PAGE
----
* Dysfunctionality adjusted PEI = [Extraversion (scale 3) = (20 – 5) = 15] + [Narcissism (scale 2) = (22 – 7) = 15] + [Dominance (scale 1A) = (22 – 7) = 15] – [Introversion (scale 8) = 0] – [Conscientiousness (scale 6) = 0] = 45 – 0 = 45
2024 Republican Presidential Nomination Contest
Early reporting on the state of the race
January 14, 2021
Trump drops 12 points: According to a POLITICO/Morning Consult poll released on Wednesday [Jan. 13, 2021], 42 percent of Republicans said they would vote for Trump in the 2024 presidential primaries in a poll conducted Jan. 8-11, after the attack on the Capitol. That percentage is down from 54 percent of Republicans who said they would vote for Trump when the question was asked Nov. 21-23. …
Despite the drop in numbers, Trump is still ahead of other potential challengers. The poll found 16 percent of Republicans said they would vote for Vice President Mike Pence; 6 percent for Donald Trump, Jr.; 6 percent for Sen. Ted Cruz (R-TX); 5 percent for Nikki Haley, the former South Carolina governor and American ambassador to the U.N.; and 6 percent said they would vote for Sen. Mitt Romney (R-UT). …
Opening yesterday, the [PredictIt] market tracking who will lead the Grand Old Party into the next presidential election showed Trump as the top contract at 19¢. He was followed by Haley at 16¢, Pence at 13¢ and then two senators at 8¢.
Running for Second
By David Leonhardt and Ian Prasad Philbrick
The eight Republican presidential candidates who took the stage last night had a lot going for them. … In a different year, the race among them might be a fascinating one.
But the 2024 Republican campaign is shaping up to be unlike any in memory.
Donald Trump remains so popular among Republican primary voters that there is no obvious path for any of the other candidates to displace him. He leads among virtually every Republican subgroup: both men and women; those with household incomes above and below $100,000; evangelicals and non-evangelicals; moderate and conservative Republicans; Fox News devotees and people who get their news elsewhere; and in each region of the country, as well as in rural areas, suburbs and cities. …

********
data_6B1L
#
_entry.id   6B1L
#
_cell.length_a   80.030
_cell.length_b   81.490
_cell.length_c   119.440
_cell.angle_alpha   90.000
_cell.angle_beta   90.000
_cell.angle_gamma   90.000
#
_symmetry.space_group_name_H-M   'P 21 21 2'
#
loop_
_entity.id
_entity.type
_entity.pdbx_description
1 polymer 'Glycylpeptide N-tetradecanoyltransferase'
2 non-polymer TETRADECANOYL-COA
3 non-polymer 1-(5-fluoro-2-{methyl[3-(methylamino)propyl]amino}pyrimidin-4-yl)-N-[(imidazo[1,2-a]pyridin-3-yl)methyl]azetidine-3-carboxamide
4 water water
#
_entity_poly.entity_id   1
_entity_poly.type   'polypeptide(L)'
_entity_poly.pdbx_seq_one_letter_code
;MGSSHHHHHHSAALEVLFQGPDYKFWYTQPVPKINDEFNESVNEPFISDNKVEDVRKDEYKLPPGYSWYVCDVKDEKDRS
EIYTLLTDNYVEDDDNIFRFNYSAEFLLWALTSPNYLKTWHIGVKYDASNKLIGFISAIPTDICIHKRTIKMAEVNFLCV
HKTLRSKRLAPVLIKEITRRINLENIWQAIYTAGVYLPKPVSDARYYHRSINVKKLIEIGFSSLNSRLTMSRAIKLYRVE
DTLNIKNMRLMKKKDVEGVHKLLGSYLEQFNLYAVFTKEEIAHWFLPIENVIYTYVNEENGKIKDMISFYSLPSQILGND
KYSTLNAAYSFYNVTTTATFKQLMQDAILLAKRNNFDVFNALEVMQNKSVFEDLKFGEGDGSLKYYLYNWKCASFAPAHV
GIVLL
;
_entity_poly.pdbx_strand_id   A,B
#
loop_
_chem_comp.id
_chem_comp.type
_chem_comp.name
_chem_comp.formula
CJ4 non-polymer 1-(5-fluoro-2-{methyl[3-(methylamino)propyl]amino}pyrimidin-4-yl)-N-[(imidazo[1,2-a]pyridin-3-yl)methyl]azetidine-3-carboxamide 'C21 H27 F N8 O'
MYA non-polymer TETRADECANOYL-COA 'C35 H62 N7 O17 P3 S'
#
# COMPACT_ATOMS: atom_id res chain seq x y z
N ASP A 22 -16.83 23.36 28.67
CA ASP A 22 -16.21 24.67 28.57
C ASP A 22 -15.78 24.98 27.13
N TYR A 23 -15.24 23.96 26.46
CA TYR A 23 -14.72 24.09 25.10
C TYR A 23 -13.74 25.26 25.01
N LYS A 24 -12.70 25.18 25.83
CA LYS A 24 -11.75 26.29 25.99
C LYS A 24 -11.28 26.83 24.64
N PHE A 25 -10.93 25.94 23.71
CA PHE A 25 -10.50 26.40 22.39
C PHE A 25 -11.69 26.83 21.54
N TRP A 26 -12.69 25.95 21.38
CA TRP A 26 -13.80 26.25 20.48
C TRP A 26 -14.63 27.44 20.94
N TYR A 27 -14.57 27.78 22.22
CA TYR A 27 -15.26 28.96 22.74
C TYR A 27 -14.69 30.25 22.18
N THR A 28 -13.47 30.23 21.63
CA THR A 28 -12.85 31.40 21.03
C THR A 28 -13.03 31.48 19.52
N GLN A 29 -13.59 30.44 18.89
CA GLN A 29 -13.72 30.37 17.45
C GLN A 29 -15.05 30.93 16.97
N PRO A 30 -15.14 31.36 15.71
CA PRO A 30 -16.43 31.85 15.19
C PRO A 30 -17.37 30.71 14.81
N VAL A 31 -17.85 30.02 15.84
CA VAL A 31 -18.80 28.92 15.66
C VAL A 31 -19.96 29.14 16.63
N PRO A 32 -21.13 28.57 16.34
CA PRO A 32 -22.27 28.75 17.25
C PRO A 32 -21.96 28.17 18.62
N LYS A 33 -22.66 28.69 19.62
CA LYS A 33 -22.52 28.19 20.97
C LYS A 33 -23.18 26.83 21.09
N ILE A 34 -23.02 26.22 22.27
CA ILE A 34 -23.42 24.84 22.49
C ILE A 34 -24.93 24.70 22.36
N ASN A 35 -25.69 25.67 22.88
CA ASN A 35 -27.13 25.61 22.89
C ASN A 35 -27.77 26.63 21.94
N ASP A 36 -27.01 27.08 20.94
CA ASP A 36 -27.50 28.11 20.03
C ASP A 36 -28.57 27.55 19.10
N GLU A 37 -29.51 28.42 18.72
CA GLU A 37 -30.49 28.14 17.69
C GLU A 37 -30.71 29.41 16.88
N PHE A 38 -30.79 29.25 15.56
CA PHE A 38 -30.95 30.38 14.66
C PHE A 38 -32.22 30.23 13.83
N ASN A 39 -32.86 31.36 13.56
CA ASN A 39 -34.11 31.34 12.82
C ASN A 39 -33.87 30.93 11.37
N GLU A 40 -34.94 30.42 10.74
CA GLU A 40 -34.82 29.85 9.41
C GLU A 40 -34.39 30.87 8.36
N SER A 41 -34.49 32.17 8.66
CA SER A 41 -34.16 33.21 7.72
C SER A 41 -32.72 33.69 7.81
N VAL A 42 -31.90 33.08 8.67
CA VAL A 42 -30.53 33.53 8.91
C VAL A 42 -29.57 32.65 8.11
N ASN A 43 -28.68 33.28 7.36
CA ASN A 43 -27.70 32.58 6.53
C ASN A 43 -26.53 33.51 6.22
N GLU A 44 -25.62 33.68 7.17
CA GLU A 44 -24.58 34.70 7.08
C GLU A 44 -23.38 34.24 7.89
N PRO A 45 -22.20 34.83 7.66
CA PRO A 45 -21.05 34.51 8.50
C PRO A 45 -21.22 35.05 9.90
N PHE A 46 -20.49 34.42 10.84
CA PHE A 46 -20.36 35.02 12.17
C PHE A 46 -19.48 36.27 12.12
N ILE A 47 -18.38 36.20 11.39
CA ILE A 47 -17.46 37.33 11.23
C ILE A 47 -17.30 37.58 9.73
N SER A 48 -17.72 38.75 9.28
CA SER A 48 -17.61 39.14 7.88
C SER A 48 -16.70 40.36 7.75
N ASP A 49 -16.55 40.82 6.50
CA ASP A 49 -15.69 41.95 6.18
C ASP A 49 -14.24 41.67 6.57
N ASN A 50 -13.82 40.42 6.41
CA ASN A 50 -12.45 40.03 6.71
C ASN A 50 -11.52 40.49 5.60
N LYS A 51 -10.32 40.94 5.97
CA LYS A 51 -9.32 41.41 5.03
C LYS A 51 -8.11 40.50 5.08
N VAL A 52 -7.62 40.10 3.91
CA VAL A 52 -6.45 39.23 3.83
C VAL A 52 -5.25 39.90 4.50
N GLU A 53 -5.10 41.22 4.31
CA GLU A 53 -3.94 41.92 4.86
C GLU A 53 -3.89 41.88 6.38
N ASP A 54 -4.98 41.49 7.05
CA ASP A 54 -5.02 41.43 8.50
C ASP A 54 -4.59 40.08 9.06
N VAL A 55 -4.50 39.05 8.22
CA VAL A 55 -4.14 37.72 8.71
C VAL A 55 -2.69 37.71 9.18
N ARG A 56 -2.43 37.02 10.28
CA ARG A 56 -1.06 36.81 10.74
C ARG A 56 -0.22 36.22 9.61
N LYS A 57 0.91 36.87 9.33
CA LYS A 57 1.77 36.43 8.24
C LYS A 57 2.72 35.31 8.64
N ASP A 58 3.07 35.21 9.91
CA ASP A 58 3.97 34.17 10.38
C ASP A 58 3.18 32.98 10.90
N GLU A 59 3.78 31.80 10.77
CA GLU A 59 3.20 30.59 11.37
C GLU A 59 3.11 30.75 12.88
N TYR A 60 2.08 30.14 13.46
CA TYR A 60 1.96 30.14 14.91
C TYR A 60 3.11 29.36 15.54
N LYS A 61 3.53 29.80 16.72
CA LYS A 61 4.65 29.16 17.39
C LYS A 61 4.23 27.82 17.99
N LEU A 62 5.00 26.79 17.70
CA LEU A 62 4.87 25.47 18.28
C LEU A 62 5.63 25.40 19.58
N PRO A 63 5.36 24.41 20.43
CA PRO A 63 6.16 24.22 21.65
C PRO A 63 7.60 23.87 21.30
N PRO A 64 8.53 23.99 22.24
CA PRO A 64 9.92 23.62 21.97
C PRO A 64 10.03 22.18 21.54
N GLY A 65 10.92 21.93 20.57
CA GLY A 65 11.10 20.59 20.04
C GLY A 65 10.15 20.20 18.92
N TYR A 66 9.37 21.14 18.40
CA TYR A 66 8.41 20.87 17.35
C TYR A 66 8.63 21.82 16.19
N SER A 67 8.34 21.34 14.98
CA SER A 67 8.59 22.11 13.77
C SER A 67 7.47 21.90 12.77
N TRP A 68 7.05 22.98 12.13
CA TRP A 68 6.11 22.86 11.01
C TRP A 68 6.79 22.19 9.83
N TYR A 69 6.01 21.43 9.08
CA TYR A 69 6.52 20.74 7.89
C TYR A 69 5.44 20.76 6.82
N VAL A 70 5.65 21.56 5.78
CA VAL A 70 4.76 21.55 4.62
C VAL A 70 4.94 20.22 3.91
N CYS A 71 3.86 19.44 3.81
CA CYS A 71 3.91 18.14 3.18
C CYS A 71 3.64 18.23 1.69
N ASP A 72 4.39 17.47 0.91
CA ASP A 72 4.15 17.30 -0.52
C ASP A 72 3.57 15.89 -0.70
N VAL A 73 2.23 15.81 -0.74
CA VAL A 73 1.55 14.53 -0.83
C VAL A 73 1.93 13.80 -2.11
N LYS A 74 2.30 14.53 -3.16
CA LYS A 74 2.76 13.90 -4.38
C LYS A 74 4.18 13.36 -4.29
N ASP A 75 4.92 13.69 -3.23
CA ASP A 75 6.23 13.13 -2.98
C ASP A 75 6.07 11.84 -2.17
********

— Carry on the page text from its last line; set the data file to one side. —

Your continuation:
For more than eight years now, since he declared his 2016 candidacy in New York, Trump has dominated the Republican Party, notes our colleague Shane Goldmacher, who covers politics. Many Republicans — a long and varied list starting with Jeb Bush, Marco Rubio and Ted Cruz in 2016 — have tried to displace Trump, without success. Neither Trump’s loss to Joe Biden in 2020 nor the poor performance of his preferred candidates in the 2022 midterms nor the four recent indictments have altered the situation. …
Related reports on this site
Joe Biden » http://personality-politics.org/joe-biden-2024
Chris Christie » http://personality-politics.org/chris-christie-2024
Ron DeSantis » http://personality-politics.org/ron-desantis
Mike Pence » http://personality-politics.org/mike-pence-2024